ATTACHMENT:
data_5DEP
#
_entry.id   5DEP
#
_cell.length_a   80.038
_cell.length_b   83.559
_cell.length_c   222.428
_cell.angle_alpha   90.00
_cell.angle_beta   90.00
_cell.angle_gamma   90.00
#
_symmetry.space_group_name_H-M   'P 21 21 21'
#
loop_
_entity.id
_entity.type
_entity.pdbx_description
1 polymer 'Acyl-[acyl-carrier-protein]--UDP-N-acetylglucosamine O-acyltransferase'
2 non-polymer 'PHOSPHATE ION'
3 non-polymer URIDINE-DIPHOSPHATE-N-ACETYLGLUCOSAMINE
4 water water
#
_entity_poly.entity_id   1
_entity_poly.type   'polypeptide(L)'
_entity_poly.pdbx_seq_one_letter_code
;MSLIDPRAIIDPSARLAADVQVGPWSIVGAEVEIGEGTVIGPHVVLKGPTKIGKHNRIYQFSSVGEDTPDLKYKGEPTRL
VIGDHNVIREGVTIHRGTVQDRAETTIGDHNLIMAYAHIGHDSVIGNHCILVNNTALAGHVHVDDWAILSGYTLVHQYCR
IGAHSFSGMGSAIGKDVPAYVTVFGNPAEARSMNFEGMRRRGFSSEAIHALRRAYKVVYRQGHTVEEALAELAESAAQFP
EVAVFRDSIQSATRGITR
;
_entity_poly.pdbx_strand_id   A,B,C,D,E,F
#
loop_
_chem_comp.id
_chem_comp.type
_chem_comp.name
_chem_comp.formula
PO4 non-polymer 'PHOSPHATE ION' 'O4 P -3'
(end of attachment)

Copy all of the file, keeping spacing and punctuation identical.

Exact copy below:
data_5DEP
#
_entry.id   5DEP
#
_cell.length_a   80.038
_cell.length_b   83.559
_cell.length_c   222.428
_cell.angle_alpha   90.00
_cell.angle_beta   90.00
_cell.angle_gamma   90.00
#
_symmetry.space_group_name_H-M   'P 21 21 21'
#
loop_
_entity.id
_entity.type
_entity.pdbx_description
1 polymer 'Acyl-[acyl-carrier-protein]--UDP-N-acetylglucosamine O-acyltransferase'
2 non-polymer 'PHOSPHATE ION'
3 non-polymer URIDINE-DIPHOSPHATE-N-ACETYLGLUCOSAMINE
4 water water
#
_entity_poly.entity_id   1
_entity_poly.type   'polypeptide(L)'
_entity_poly.pdbx_seq_one_letter_code
;MSLIDPRAIIDPSARLAADVQVGPWSIVGAEVEIGEGTVIGPHVVLKGPTKIGKHNRIYQFSSVGEDTPDLKYKGEPTRL
VIGDHNVIREGVTIHRGTVQDRAETTIGDHNLIMAYAHIGHDSVIGNHCILVNNTALAGHVHVDDWAILSGYTLVHQYCR
IGAHSFSGMGSAIGKDVPAYVTVFGNPAEARSMNFEGMRRRGFSSEAIHALRRAYKVVYRQGHTVEEALAELAESAAQFP
EVAVFRDSIQSATRGITR
;
_entity_poly.pdbx_strand_id   A,B,C,D,E,F
#
loop_
_chem_comp.id
_chem_comp.type
_chem_comp.name
_chem_comp.formula
PO4 non-polymer 'PHOSPHATE ION' 'O4 P -3'